# Adding thickness to 3d printed topographic map

I am trying to 3d print a topographic map. I have followed a tutorial I found here: https://digitalcommons.cedarville.edu/cgi/viewcontent.cgi?referer=https://www.google.com/&httpsredir=1&article=1453&context=alum_books

The blender section is on page 25. I have imported my image as a plane. I have subdivided the surface and added the deform/displacement to add the texture. I am now trying to use the boolean method to intersect this 2d surface with a cube, however when I apply this modifier I do not get the anticipated result. Only the surface remains which is "intersecting" the cube remains, which makes sense.

Did I do the displace wrong, I would think that in order for intersect to work properly the displacement would need to add thickness as well so that when the two objects intersect they are is something to intersect with besides just the surface. Any help would be greatly appreciated!

• Mar 23, 2020 at 17:13
• Does the mesh cube intersection not work anymore? That seems like a more ideal solution @DuarteFarrajotaRamos Mar 23, 2020 at 20:51
• This also doesn't seem to work for me both solutions because my subdivison is so high I can't really select just the edge of the box Mar 23, 2020 at 20:59

## 1 Answer

I believe based on the comments, that you should be able to do the following.

It may get slower, but let's try:

1. Make a copy of the surface you have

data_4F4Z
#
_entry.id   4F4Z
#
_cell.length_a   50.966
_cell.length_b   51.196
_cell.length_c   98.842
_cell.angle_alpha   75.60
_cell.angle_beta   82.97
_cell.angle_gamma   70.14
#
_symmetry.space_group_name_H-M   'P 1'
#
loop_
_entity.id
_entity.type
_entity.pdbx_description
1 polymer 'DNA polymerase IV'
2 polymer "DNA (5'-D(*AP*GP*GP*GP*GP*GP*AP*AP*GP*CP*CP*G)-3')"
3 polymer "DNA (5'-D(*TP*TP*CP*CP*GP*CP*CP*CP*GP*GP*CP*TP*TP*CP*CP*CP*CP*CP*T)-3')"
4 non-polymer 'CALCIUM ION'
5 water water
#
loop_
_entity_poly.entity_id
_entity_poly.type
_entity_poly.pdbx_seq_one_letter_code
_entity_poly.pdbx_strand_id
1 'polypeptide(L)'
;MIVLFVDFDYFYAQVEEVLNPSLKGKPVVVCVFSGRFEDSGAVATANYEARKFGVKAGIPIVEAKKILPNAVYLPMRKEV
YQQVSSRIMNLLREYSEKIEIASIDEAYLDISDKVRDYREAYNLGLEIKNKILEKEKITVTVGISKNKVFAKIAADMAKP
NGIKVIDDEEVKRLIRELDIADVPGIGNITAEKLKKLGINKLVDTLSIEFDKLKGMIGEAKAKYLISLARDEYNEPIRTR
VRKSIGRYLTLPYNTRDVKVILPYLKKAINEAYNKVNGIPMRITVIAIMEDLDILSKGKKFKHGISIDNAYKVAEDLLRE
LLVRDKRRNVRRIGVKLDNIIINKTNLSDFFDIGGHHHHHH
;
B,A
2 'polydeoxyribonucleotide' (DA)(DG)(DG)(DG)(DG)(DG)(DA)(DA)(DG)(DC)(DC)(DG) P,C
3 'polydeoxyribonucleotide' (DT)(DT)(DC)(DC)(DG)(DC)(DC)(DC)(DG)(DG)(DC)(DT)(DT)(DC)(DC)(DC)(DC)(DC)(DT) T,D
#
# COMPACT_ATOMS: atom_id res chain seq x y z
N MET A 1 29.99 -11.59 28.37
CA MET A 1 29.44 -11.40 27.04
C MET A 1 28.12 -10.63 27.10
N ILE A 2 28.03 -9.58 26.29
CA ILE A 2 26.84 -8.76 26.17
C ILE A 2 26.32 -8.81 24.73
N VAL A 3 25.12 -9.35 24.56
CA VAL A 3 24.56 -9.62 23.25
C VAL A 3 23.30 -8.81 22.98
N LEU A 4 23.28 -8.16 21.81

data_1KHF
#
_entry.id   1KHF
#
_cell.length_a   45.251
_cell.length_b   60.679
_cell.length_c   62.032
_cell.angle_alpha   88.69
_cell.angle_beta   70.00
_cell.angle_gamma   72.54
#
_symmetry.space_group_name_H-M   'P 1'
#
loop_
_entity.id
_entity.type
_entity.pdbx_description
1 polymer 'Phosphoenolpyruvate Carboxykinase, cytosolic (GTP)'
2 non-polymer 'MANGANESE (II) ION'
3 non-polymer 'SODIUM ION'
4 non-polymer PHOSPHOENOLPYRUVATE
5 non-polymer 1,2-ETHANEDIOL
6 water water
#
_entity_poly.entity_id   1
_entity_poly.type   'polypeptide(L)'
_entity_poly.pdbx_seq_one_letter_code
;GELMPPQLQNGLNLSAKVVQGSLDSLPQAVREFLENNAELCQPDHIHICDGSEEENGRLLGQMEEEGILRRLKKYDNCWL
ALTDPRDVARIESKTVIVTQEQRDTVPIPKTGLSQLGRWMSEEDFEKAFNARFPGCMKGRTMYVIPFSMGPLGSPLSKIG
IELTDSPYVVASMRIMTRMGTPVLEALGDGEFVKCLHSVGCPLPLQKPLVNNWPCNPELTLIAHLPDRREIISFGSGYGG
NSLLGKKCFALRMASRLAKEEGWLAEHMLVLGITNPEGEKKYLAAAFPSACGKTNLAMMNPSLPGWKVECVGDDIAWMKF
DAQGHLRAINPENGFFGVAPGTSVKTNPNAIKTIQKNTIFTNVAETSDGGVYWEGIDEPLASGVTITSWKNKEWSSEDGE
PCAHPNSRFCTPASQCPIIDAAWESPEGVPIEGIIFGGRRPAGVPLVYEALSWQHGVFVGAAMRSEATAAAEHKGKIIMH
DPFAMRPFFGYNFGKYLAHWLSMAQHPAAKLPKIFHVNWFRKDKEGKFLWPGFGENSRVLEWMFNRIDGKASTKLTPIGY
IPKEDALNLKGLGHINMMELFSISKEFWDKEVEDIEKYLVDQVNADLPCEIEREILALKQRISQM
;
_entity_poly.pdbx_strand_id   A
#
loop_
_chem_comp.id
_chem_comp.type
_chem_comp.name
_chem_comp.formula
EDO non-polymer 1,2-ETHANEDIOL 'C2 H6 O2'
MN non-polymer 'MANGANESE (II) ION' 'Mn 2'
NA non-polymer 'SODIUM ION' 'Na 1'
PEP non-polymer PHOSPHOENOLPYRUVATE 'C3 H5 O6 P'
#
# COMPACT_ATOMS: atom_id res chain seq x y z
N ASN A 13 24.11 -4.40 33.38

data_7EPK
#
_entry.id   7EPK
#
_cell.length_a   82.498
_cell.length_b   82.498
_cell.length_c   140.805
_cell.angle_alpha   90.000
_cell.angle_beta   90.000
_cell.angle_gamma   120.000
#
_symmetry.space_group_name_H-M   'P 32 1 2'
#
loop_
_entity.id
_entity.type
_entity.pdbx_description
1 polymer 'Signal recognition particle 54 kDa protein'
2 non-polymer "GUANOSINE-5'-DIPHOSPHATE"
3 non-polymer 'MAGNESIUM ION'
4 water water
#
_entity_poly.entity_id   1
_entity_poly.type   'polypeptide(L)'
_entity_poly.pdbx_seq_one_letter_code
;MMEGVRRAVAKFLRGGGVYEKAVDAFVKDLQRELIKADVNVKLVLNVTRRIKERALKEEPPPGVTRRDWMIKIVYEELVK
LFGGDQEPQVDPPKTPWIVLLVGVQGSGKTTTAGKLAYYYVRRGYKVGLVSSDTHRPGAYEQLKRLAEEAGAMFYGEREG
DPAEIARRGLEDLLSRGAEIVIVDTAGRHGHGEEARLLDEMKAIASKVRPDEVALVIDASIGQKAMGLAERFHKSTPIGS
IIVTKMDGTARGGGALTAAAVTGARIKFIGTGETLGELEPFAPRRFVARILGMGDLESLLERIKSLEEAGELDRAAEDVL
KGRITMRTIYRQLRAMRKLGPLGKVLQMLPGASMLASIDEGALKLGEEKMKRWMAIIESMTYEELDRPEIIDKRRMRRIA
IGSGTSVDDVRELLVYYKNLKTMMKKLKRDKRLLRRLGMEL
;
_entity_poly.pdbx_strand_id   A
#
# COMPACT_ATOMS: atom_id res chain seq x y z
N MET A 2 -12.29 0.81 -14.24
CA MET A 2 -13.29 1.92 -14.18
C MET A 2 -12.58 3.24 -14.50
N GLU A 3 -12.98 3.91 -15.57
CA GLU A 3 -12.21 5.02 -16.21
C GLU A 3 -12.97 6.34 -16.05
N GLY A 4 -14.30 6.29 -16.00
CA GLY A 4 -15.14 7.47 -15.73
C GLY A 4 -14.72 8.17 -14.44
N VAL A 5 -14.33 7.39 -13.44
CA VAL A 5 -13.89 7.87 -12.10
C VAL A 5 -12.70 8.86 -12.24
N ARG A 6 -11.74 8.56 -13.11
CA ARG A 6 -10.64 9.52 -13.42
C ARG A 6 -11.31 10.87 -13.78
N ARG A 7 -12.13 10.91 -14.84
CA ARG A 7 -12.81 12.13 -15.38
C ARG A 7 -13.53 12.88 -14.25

2. Add a solidify modifier to the copy and set the modifier up like this:

3. The thickness can be small, as we only need one extra (the lower) loop going around to produce the thickness.
4. If you apply the modifiers now, it will leave you with only a thin rim.
5. Go in edit mode (vertex) and select the bottom loop with Alt+LMB
6. Now you can press G twice and move all the points up to end up on the upper vertices, confirm with LMB (makes sure the border will be straight).
7. Right after that press G, followed by Z to move the vertices down a good bit.
8. They are still not flat, so to fix that, press S, then Z and finally 0 to flatten them on the Z axis.
9. Now move them down as much as you need your thickness to be.
10. All you need to do now, that the lower loop is placed, is to press F and fill the bottom with a face.
11. Now you should have 2 objects, the surface build with the displacement, and the new bottom part build from the rim of the solidify modifier.
12. It should fit perfectly with each other, but make sure to check the normals, easy to check if you enable "Face Orientation", the border and bottom should be blue.

In case the objects need to be joined for the 3D printing, you have 2 options.

1. Apply all modifiers and join the meshes with a final Alt+M Merge by Distance, to clean up double vertices.

2. (keeping the modifier version) Select the upper part, then the lower part by holding Shift, the upper part should be the active one, the lower selected but darker. Then press Ctrl+J to join both. The result will be that the lower part now also get's deformed by the displacement modifier of the top part, for that go in edit mode and select only the lower part by selecting a vertex and then pressing L. Now generate a Vertex Group and click on Assign. Back in the displacement modifier, select the new vertex group in the corresponding field and then click on the double arrow button beside it to invert the group. Once you go out of edit mode the lower part should be back to how it was before the joining. Finishing the object only needs one more modifier. Add the weld modifier and the object should be clean without doubles.

I hope it's not too confusing, but i tried to add an as non-destructive version as possible.